An Improvement Association member who has attended most of the public Fairmount meetings gave a presentation about the Fairmount Initiative at the behest of the BRA.  They are asking that anyone attending the Fairmount meetings should reach out to the community and spread the word as to what is taking place there.  This applies to both the corridor wide meetings (CAG) and the local meetings in Uphams Corner (WAG).

Here is how the WAG meetings work. Advisory Boad members  are seated at a center table. While the presentation is given to the entire room  - to all meeting attendees - the only people allowed to ask questions until the very end of the meeting are the advisors.  The public can attend the meeting as observers and ask one question at the end. However, anyone can send the BRA co-chairs and the consultants e-mails providing comments, questions, recommendations, identifying issues - anything you would like to say about the meeting or the initiative in general.  The BRA will be incorporating these public comments into the project documentation.

Fairmount topics discussed in detail include: 

The Improvement Association agreed they would put toegether a letter to the BRA providing feedback.
Fairmount Info
Fairmount / Indigo website (BRA)
BRA Co-chair

Ines Palmarin, Co-Director
BRA Co-chair

Jeremy Rosenberger, Co-Director

Uphams Corner Infrastructure
Para Jayasinghe, P.E. Boston Department of Public Works attended both the August and September WAG meetings.  In August he announed that the City of Boston has allocated $3 million for infrastructure improvements for Uphams Corner as part of the Fairmount initiative.  The money is designed to improve the streetscape in Uphams Corner. 

UCIA had already started identifying infrastructure improvements needed in Uphams Corner.  They now have the option of completing this work, writing a report and turning it in to Public Works.  Whether this is done will depend on how much time UCIA members have to devote to this.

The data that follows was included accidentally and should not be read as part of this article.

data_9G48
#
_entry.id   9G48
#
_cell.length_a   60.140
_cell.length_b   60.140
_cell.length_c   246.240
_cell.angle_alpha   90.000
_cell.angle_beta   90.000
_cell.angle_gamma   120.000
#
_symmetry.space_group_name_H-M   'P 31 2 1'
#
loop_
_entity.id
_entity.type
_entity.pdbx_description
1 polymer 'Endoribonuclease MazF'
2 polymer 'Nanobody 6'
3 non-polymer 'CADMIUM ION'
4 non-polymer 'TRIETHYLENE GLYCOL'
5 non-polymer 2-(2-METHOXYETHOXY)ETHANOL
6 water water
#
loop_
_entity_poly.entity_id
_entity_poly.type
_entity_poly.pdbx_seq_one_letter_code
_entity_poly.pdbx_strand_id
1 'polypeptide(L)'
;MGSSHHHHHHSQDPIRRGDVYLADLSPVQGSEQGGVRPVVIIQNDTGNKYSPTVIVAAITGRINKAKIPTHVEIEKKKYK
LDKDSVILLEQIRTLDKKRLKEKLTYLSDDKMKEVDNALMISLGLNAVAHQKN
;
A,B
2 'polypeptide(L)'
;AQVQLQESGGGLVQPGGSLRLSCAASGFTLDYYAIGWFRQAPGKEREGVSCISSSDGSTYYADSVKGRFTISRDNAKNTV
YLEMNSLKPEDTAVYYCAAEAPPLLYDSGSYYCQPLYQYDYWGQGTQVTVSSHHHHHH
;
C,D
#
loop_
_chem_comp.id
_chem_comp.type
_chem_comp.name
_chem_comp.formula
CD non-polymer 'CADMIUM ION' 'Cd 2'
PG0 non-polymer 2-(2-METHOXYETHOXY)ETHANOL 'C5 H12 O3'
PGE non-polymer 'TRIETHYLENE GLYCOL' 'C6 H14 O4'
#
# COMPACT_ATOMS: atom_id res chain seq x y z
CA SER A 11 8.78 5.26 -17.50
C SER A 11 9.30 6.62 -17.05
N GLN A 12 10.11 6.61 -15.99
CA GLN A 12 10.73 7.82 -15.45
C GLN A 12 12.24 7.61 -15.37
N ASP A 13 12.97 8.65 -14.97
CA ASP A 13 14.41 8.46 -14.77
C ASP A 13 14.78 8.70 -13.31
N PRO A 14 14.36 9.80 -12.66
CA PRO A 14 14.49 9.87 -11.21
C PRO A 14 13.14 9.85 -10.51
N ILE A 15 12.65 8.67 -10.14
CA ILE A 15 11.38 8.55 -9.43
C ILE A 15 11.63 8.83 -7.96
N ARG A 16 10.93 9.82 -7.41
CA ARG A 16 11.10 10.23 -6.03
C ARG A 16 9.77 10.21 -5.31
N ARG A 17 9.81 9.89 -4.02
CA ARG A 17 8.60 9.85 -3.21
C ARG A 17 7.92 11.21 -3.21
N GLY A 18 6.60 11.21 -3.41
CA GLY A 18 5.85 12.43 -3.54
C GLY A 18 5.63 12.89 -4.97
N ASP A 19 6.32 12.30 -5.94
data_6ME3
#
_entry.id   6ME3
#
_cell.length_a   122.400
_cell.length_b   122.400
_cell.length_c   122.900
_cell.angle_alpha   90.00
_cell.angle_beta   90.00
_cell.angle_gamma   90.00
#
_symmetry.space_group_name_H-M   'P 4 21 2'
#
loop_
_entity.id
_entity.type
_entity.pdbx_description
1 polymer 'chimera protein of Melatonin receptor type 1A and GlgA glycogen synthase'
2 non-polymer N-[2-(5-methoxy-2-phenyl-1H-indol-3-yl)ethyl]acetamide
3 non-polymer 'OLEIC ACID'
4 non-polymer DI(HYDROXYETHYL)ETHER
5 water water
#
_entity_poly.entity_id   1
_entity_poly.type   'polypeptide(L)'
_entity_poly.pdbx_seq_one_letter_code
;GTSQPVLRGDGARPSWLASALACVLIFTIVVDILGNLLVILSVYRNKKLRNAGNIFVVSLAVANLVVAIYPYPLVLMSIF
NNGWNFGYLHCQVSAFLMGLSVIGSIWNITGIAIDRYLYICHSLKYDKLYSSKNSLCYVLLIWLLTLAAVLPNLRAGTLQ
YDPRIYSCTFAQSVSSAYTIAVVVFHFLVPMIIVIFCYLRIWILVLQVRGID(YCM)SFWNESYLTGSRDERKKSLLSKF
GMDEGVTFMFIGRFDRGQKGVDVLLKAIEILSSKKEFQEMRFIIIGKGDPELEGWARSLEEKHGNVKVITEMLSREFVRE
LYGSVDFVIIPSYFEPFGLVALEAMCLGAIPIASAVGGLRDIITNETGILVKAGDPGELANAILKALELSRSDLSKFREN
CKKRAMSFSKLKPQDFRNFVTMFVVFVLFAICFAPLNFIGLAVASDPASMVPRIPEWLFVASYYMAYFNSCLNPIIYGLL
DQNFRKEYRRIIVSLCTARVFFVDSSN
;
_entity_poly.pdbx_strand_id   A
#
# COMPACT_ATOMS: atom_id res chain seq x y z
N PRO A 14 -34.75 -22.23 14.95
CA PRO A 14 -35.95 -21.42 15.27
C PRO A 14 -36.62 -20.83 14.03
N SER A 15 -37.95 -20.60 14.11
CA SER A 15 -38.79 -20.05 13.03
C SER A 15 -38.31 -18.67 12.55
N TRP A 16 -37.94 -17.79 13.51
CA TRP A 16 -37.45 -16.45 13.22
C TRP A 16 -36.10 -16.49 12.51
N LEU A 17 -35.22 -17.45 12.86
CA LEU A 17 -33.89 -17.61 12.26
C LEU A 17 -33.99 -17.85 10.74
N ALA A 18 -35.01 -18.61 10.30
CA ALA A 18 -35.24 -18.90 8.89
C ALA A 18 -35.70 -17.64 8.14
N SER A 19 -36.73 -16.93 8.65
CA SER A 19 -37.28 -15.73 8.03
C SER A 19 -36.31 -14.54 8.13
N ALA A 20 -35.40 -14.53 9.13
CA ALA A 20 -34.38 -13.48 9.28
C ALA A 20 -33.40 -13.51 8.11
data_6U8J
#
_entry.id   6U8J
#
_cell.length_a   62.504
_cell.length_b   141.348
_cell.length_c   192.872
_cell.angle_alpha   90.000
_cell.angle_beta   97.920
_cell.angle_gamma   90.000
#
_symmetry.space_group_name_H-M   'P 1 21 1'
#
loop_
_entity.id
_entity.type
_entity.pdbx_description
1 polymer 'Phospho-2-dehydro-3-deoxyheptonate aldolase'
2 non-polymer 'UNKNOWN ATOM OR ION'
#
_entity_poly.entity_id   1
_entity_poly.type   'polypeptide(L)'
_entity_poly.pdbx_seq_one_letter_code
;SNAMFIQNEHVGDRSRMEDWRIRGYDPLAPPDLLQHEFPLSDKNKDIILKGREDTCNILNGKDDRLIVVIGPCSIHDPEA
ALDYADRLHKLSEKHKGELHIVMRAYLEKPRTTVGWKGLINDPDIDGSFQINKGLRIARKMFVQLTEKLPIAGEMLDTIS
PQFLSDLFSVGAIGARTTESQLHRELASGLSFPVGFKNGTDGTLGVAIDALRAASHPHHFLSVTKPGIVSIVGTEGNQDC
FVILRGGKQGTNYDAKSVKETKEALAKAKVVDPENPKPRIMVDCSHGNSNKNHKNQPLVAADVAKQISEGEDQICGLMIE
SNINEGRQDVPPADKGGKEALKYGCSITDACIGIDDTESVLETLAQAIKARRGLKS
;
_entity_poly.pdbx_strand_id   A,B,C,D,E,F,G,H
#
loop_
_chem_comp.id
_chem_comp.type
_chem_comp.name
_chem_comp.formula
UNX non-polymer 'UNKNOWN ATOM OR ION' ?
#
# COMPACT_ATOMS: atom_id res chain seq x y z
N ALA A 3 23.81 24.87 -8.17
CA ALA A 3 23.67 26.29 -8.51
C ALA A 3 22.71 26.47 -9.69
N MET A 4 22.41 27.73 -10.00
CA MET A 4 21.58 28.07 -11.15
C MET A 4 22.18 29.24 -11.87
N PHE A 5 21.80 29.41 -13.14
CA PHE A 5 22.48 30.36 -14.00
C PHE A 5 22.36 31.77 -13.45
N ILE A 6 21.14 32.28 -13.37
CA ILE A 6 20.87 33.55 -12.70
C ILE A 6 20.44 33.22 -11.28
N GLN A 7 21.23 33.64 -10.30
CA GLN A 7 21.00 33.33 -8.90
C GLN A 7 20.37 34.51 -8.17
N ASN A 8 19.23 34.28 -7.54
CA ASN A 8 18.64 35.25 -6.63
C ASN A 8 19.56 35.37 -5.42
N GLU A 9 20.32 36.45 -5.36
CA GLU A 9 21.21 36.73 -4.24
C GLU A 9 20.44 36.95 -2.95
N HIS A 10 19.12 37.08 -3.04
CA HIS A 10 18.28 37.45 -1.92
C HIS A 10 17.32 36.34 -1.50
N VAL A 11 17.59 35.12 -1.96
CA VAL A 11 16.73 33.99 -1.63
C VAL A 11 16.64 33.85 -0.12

Fairmount Issues
Meeting Attendance

There have been two WAG meetings, the last on September 26, 2012.  Of the 15 appointed members, two (2) have yet to attend a single meeting - Williams Funeral Home and Uphams Corner Pizza - and did not send a replacement.

According to Jeremy Rosenberger, co-chair of the Fairmount Initiative, people not showing up for volunteer group meetings like the WAG is always a problem. He noted that both absentee WAG members are representatives of the Uphams Corner business community.  "How do you find a business to replace them?" 

The Fairmount Initiative is very important to Uphams Corner with the potential of a lot of money being spent here on improvements.  Two WAG members not showing up means the advisory capacity of the group has dropped from 15 members to 13 members - actually less since some level of normal absenteeism occurs. While the consultants do most of the work, the WAG's responsibilities include advising the consultants and the BRA on their work.

UCIA feels strongly that people handpicked by Mayor Menino to be on the WAG should demonstrate commitment to Uphams Corner by attending meetings.  The longer it takes to address the issue of WAG members not participating in the community process, the more difficult it will be for new advisory group members to join the WAG effectively because it will take time to bring them up to speed. UCIA will write a letter stating their position.

How to Spell Uphams Corner

The consultant, Steve Cecil from the Cecil Group, stated they had made a decision on how to spell "Uphams Corner"  - that the apostrophe needed to be included because (after all), the neighborhood was named for Mr. Upham who had a corner store there.  Other considerations were not taken into account such as web search issues and the fact that the Boston Public Library has official decided to exclude the apostrophe.  The group agreed that this additional information could be included in the letter to the BRA.

Youth Representation

Based on comments by Andrea Kaiser, UCIA has agreed that the lack of youth representation on both the CAG and the WAG was appropriate to address in the letter to the BRA.

Posted: October 4, 2012     Nancy J Conrad